Nine new monuments dedicated to the University of Tennessee, Knoxville’s National Pan-Hellenic Council, now have a permanent location along Johnson-Ward Pedestrian Walkway. Students, faculty, staff, and alumni gathered Saturday to unveil the new campus addition and celebrate the history and contributions of NPHC organizations.
The National Pan-Hellenic Council, also known as the Divine 9, is composed of nine historically African American sororities and fraternities. The monuments highlight the connection to the past, as previous members of NPHC set the foundation for the present while reaffirming UT’s commitment to inclusion and cultivating a culture of success for current and future students.
“For more than 50 years, the NPHC fraternities and sororities have made this campus more vibrant, nurtured important and supportive communities for our students, and given back through their philanthropic efforts,” said Chancellor Donde Plowman.
Dozens of campus community members and alumni attended the dedication ceremony as part of the university’s Homecoming celebration. Remarks were given by campus administrators including Plowman, Vice Chancellor for Student Life Frank Cuevas, and Vice Chancellor for Diversity and Engagement Tyvi Small, among others.
The university broke ground on the project in 2019 and construction was completed this past summer. Past and current champions of the project—students, faculty, staff, alumni, and friends—were recognized for their hard work pushing the project forward. For the council, the monuments serve as a permanent visible space to showcase its rich history promoting cultural celebration, academic achievement, political awareness, and social justice.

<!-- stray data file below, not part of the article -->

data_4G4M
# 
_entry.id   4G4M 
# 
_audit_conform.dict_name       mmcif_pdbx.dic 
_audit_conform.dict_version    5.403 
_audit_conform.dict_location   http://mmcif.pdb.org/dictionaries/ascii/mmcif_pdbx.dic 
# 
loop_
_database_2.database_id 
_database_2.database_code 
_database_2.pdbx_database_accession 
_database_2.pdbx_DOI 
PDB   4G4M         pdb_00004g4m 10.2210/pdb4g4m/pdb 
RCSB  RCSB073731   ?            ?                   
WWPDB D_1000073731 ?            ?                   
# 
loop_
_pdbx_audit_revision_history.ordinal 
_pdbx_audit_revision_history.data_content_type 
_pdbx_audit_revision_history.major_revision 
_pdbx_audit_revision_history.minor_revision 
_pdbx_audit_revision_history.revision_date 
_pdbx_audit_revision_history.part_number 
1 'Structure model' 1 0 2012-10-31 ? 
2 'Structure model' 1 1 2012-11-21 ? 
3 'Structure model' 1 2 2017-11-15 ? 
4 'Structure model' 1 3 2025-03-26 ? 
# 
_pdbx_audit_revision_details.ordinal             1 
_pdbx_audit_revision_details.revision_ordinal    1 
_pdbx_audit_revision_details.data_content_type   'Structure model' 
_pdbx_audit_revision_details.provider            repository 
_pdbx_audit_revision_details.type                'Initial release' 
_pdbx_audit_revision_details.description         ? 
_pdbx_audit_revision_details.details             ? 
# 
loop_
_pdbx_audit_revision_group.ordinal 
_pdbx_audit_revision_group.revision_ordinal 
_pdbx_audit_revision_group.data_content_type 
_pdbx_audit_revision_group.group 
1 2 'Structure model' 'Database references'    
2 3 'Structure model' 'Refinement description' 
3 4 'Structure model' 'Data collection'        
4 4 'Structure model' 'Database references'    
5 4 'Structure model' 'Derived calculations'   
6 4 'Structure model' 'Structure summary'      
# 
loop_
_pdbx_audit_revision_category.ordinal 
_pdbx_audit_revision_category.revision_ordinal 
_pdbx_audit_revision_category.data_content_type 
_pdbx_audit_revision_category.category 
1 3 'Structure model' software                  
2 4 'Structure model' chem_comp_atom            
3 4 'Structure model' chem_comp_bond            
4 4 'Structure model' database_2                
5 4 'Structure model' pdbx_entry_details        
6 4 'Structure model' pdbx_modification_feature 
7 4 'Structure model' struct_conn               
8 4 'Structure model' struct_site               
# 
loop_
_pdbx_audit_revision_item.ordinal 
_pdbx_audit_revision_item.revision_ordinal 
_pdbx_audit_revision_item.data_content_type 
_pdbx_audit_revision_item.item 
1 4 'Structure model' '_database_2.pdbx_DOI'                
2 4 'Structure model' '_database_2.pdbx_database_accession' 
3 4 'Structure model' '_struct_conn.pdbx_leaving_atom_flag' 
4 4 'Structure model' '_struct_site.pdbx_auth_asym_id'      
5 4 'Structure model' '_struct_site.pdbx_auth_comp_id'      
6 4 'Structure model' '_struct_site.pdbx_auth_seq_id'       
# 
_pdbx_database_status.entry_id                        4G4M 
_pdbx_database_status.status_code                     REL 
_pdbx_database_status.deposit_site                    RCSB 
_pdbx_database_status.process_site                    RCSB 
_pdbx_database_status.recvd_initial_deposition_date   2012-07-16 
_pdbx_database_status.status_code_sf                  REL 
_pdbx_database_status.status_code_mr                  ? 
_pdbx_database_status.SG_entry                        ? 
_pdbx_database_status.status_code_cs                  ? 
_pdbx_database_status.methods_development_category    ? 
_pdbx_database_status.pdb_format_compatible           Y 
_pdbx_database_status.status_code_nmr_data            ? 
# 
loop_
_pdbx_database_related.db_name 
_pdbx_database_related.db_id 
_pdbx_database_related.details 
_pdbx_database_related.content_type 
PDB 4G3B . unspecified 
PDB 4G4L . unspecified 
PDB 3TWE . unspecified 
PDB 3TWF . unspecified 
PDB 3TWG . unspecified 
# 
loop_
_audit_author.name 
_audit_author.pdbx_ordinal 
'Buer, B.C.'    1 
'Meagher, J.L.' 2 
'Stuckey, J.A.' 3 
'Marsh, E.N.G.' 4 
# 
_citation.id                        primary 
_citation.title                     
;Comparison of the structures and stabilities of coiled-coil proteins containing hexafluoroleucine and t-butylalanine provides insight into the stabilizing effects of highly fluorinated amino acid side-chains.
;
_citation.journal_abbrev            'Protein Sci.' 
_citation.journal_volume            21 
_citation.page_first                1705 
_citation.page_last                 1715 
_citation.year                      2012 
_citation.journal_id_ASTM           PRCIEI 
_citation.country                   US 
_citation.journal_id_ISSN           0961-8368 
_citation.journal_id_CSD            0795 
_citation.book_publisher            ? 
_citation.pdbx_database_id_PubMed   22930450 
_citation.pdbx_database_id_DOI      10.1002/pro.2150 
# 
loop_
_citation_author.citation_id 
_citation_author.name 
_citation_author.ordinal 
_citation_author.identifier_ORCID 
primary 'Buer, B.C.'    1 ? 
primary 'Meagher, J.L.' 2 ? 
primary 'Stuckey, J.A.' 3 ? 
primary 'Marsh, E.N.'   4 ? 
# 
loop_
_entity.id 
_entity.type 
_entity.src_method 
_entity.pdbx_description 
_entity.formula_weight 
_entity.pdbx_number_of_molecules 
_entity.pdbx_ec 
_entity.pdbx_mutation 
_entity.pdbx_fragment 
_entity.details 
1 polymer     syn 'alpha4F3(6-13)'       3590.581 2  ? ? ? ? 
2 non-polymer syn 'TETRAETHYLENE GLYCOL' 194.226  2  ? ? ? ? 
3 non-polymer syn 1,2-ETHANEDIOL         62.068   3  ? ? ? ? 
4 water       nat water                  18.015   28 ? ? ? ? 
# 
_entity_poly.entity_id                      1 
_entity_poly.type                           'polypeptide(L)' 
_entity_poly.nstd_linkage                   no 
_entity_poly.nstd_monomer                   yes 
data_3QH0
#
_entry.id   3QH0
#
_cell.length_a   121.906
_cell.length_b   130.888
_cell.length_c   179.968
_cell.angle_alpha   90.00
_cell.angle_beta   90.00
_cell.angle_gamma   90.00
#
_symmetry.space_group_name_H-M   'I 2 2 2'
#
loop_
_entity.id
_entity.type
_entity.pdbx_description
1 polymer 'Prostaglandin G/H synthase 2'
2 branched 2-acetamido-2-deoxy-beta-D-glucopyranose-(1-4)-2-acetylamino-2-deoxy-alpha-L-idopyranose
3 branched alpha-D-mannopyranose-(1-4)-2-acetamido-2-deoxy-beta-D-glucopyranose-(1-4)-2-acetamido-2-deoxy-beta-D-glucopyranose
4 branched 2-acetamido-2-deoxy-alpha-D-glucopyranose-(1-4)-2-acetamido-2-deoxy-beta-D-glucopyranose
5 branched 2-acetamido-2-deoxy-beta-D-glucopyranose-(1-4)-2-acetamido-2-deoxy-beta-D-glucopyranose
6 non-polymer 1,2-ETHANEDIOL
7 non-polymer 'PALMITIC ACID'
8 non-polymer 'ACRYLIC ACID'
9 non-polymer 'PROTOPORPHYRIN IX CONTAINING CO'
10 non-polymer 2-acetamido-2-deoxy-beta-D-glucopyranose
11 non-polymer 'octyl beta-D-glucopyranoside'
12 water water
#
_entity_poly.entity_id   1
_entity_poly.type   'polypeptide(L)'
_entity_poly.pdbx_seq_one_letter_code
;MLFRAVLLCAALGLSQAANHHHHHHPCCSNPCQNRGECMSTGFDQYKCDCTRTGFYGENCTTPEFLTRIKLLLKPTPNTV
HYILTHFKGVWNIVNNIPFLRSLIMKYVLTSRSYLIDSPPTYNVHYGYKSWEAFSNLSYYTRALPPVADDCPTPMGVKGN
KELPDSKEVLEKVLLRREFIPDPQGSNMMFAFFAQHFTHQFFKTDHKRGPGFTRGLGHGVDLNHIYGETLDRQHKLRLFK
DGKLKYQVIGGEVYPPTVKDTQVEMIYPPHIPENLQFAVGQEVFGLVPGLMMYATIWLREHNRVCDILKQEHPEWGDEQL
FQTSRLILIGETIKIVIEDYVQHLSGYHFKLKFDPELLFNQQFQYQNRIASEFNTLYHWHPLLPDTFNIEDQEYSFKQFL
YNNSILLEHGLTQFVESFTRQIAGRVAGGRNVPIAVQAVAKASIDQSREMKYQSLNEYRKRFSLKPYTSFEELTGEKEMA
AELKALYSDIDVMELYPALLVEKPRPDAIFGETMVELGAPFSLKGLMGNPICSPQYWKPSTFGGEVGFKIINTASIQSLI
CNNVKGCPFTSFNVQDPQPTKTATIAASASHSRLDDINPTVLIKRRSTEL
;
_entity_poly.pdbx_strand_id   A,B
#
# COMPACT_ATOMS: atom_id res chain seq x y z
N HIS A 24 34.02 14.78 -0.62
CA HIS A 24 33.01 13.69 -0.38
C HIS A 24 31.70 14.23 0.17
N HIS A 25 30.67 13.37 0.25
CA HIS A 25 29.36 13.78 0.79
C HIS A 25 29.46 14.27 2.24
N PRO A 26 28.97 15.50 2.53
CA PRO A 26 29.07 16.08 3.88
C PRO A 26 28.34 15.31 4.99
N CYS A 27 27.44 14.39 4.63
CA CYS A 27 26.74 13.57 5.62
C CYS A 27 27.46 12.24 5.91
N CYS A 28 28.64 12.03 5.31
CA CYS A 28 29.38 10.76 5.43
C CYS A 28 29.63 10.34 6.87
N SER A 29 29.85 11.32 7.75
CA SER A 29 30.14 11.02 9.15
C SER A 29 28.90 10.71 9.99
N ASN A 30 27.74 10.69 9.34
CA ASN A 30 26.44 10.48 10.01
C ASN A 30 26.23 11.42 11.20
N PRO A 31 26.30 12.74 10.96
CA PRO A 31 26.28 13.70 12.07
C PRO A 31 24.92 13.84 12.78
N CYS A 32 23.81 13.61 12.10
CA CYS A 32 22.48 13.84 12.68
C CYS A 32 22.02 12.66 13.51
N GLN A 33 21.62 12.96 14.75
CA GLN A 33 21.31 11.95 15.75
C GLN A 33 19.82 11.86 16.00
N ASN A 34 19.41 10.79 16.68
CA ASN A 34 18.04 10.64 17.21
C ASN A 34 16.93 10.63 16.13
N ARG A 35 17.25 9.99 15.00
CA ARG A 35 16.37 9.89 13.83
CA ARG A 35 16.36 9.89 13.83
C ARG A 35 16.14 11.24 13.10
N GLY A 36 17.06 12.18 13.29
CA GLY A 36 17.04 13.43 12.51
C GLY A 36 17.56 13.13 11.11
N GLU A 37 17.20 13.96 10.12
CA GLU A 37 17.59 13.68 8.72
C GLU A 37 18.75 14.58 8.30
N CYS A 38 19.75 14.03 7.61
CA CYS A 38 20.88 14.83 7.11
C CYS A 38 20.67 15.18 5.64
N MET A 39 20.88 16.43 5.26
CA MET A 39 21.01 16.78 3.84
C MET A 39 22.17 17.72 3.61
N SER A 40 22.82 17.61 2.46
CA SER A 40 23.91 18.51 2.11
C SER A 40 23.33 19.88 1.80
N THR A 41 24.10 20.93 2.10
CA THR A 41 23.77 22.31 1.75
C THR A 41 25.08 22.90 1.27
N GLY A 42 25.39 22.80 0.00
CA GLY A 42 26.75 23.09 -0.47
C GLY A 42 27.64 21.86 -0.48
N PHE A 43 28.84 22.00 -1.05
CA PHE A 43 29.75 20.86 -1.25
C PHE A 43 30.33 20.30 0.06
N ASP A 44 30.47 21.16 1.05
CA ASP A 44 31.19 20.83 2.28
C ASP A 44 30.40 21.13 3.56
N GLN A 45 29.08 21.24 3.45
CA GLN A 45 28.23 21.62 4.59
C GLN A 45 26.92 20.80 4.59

“The National Pan-Hellenic Council has maintained the legacy of attracting underrepresented students by promoting a sense of belonging through community. By proudly celebrating the things that make us different and the similarities that call us to reach for our collective purpose, we empower all members of the NPHC and spark necessary change,” said Abigail Saulsberry, current NPHC president. “These monuments are symbols of the everlasting progression that we all continue to strive towards and serve as a reminder to our greater campus community that we are here and our experiences do matter.”
NPHC was granted charter at UT in 2007 but individual chapters have been represented on campus since 1970, with Alpha Kappa Alpha Sorority Inc. Zeta Delta Chapter and Omega Psi Phi Fraternity Inc. Iota Beta Chapter being the first to charter at UT. The NPHC community continued to grow, and in 2012 Iota Phi Theta Fraternity Inc. Theta Zeta Chapter joined the campus to complete the Divine 9 at UT. Since 1993, 14 NPHC members have been named Torchbearers, which is the highest honor that a graduating senior can achieve at the university.
Maddie Stephens (865-974-3993, email@example.com)